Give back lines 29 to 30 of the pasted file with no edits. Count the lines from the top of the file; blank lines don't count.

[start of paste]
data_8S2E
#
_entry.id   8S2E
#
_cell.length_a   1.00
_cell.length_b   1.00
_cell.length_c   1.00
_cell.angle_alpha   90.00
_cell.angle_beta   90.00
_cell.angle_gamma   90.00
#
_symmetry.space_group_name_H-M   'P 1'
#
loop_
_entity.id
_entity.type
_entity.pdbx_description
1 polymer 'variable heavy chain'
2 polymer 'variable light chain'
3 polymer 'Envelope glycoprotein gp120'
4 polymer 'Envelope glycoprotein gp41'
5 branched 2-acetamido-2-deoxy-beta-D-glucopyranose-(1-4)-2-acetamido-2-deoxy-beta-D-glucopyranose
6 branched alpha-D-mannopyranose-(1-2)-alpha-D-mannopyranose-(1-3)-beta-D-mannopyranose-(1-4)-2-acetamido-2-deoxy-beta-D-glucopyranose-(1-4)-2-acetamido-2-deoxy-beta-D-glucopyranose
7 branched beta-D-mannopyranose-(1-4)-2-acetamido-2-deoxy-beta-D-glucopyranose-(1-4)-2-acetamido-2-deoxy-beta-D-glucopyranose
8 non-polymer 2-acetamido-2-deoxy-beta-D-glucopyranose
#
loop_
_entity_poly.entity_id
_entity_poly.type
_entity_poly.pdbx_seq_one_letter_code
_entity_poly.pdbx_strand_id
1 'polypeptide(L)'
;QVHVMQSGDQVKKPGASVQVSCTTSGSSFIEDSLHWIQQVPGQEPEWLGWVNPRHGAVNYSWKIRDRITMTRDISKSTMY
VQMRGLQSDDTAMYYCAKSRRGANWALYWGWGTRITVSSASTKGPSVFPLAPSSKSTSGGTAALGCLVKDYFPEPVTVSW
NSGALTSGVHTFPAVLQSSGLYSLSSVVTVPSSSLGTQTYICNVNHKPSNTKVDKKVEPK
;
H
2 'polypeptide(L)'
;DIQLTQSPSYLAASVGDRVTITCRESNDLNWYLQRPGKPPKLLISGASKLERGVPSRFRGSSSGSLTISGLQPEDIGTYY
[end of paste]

_entity_poly.type
_entity_poly.pdbx_seq_one_letter_code